as not only have more visitors been noticed, but the attendance of school classes has greatly
increased, while the classes from the Normal School have used the collections considerably in
regard to making drawings in connection with their nature-studies.. The following figures will
give some idea of those who recorded their names during the months of: January, 1,197;
February, 1,123; March, 1,018; April, 1,220; May, 1,792; June 2,776; July, 6,153; August,
7,049;  September,  2,522;  October,  1,549;  November,  1,336;  December,  1,469.
This year the personnel of the staff has been altered owing to the resignation in January
of Mr. W. R. Carter, who for six years had been the Assistant Biologist, in which capacity he
showed great interest and did excellent work.    His resignation was accepted with regret.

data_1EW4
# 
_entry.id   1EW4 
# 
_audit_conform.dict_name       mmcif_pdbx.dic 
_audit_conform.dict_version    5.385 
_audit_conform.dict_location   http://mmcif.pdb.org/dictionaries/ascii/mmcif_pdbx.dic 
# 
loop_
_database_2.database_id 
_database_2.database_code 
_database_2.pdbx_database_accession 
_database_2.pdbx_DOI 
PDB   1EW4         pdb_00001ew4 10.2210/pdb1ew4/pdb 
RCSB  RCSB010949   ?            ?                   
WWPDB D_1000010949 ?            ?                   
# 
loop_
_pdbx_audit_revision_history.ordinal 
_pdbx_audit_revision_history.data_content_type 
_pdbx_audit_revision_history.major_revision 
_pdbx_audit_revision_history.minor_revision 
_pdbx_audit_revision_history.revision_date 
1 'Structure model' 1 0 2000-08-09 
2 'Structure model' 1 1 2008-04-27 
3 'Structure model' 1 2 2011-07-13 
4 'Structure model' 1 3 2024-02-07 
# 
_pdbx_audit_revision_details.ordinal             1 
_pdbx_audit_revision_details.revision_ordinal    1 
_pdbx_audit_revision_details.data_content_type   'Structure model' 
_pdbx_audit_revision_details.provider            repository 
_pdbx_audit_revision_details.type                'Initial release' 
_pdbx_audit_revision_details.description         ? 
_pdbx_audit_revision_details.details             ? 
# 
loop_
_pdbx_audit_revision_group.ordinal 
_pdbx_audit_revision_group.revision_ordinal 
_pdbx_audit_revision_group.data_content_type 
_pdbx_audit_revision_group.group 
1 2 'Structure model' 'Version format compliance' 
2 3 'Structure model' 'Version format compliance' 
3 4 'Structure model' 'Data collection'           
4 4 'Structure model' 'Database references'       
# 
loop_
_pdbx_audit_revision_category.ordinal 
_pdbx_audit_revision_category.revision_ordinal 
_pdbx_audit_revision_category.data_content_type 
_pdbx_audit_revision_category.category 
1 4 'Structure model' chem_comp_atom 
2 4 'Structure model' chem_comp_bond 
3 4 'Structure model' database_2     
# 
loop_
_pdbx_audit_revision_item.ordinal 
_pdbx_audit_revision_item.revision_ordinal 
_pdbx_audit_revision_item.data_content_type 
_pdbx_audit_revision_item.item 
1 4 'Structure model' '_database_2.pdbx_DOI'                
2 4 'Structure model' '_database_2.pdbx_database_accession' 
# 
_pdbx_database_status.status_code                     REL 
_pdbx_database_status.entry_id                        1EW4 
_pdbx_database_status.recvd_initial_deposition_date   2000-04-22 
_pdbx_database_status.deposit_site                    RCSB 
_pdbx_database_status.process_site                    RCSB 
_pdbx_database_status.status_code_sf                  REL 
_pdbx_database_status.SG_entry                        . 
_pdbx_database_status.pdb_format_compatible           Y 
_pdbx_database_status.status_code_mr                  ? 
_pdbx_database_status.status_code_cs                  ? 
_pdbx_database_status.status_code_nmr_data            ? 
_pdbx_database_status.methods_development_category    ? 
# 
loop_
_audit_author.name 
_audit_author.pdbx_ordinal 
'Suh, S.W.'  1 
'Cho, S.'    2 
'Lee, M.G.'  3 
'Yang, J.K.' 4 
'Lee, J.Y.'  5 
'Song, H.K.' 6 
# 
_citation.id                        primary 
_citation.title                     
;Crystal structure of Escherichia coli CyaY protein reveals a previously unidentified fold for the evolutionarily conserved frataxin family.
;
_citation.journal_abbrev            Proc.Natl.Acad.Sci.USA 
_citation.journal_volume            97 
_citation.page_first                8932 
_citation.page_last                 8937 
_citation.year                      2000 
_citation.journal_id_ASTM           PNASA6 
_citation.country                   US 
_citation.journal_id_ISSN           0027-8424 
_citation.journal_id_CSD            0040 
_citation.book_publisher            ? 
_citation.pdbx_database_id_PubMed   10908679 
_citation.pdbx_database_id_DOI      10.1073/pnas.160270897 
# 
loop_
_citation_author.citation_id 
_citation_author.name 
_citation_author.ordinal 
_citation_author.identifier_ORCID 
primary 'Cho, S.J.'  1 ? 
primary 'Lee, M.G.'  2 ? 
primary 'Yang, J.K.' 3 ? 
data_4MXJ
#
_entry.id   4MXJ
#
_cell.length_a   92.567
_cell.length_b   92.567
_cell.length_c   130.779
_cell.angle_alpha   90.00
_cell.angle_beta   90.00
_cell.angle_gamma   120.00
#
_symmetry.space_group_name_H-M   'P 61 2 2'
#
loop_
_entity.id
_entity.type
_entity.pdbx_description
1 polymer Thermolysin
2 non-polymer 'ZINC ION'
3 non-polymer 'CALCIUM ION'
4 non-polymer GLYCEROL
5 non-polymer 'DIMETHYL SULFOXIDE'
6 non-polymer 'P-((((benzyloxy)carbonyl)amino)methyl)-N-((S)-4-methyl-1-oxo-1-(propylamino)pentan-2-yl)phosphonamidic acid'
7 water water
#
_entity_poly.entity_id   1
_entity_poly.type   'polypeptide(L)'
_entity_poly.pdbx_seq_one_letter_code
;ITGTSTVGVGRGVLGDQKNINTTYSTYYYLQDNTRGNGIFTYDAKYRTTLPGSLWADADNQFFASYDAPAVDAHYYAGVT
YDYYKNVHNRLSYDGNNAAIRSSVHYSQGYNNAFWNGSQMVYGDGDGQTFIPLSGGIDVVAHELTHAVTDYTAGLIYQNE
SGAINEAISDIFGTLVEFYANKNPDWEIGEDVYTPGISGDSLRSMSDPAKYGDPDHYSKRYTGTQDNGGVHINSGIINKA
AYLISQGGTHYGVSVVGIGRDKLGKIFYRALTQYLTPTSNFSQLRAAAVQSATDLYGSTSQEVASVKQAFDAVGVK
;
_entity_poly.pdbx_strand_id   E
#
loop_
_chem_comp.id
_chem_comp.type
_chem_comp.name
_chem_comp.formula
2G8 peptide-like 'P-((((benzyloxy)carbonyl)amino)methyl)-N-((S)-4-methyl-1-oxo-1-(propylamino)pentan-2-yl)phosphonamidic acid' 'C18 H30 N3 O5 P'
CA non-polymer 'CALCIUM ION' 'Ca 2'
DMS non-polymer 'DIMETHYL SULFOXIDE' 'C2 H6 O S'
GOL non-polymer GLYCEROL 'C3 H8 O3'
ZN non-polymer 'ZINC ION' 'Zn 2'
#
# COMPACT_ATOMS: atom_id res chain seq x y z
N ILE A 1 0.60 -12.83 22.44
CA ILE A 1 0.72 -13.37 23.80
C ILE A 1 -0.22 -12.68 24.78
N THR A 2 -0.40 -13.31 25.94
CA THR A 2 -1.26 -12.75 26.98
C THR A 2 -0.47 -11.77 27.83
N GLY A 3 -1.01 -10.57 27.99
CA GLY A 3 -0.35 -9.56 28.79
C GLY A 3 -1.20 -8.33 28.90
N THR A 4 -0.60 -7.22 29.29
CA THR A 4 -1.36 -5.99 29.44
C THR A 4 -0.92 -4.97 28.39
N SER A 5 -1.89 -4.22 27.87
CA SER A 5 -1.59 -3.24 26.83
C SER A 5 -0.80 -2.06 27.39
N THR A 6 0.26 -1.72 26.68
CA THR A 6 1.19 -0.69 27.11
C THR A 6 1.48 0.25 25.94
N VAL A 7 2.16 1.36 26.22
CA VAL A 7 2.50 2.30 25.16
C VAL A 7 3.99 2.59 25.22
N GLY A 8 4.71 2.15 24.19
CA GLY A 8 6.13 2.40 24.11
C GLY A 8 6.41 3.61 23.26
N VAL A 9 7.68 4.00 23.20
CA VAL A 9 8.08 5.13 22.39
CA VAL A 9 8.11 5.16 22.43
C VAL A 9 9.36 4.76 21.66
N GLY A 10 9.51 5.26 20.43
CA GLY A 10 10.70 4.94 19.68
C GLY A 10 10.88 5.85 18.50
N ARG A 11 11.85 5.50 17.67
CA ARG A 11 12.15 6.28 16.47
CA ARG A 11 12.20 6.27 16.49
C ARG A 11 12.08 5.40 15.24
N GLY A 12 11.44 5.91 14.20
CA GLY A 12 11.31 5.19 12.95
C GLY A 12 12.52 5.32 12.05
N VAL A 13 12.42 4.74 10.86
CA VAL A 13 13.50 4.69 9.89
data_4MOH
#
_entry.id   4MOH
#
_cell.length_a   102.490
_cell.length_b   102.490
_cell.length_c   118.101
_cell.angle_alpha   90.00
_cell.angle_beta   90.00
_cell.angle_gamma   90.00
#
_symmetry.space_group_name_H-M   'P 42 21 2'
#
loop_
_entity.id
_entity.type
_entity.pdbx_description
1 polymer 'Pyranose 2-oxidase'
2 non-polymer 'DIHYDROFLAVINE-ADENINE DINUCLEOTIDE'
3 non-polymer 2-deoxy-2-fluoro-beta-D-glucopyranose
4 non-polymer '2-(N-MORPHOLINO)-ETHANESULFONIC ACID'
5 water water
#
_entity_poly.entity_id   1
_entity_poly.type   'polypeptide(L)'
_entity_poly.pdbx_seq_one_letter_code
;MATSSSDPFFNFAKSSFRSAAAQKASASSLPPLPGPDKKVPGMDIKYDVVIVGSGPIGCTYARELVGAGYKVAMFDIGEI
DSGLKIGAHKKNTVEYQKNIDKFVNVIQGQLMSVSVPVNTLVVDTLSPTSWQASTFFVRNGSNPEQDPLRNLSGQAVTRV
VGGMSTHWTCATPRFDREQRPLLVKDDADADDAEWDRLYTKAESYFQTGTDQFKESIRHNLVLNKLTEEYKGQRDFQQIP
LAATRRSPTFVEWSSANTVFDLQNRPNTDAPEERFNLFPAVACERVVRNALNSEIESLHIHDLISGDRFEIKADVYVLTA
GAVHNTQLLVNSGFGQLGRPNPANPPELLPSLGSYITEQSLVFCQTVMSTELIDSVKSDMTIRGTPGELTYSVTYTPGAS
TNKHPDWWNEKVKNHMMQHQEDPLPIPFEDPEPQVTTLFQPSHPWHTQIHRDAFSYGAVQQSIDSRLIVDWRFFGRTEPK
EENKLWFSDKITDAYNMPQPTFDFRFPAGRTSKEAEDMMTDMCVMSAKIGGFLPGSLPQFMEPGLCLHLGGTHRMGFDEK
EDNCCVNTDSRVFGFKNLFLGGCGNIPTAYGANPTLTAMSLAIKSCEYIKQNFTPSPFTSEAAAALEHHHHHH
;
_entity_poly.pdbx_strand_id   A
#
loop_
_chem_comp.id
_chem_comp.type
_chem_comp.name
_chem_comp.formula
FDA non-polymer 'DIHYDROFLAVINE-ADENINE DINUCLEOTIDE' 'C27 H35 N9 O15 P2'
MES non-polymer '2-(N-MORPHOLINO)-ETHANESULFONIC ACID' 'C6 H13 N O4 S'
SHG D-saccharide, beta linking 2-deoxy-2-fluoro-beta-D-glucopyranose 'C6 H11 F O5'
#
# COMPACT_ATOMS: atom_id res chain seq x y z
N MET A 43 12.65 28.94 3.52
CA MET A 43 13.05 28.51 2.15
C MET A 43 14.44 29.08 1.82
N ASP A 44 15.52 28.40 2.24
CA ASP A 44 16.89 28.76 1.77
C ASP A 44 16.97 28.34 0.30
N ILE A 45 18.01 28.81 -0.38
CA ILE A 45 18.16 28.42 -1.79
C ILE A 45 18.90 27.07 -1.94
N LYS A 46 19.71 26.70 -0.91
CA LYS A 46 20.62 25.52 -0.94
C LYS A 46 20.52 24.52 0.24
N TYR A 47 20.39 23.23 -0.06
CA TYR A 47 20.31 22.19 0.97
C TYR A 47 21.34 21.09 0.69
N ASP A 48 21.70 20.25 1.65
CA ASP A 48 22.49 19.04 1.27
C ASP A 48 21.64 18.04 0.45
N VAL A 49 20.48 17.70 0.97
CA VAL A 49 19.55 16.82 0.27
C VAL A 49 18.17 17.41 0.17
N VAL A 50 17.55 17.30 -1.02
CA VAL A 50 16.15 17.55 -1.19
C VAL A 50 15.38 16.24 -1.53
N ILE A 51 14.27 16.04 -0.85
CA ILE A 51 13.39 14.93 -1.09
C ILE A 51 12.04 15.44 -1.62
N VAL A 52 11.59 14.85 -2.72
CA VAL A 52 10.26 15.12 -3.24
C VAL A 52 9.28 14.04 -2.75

He was succeeded in April by Mr. G. A. Hardy, who was selected by the Civil Service
Commission from the numerous applicants as the most qualified person for the position. Since
joining the staff, Mr. Hardy, in addition to other work, has taken up marine zoology {see page
13), a branch of science which has needed special and experienced attention for some time,
particularly with reference to the invertebrates.
In the interval between the resignation of Mr. Carter and the appointment of Mr. Hardy,
Miss V. Trenchard was appointed temporary stenographer in the office, while the Herbarium
work was carried on for the time beiug by Miss W. V. Redfern.
In the early part of the year the work of rearranging the Herbarium was completed, and
the new botanical room on the main floor in the south-east corner of the Museum opened to
the public.
This attracts a great deal of interest, as previous to the new arrangement there was no
display of the wild flowers, only the specimens in the herbarium cases being available. When
the new room was planned it was realized that a permanent exhibition of plants, easily accessible
to the general public, would be greatly appreciated, particularly by the school-teachers and
All the herbarium cases and the exhibition frames are made of fir and three-ply Cottonwood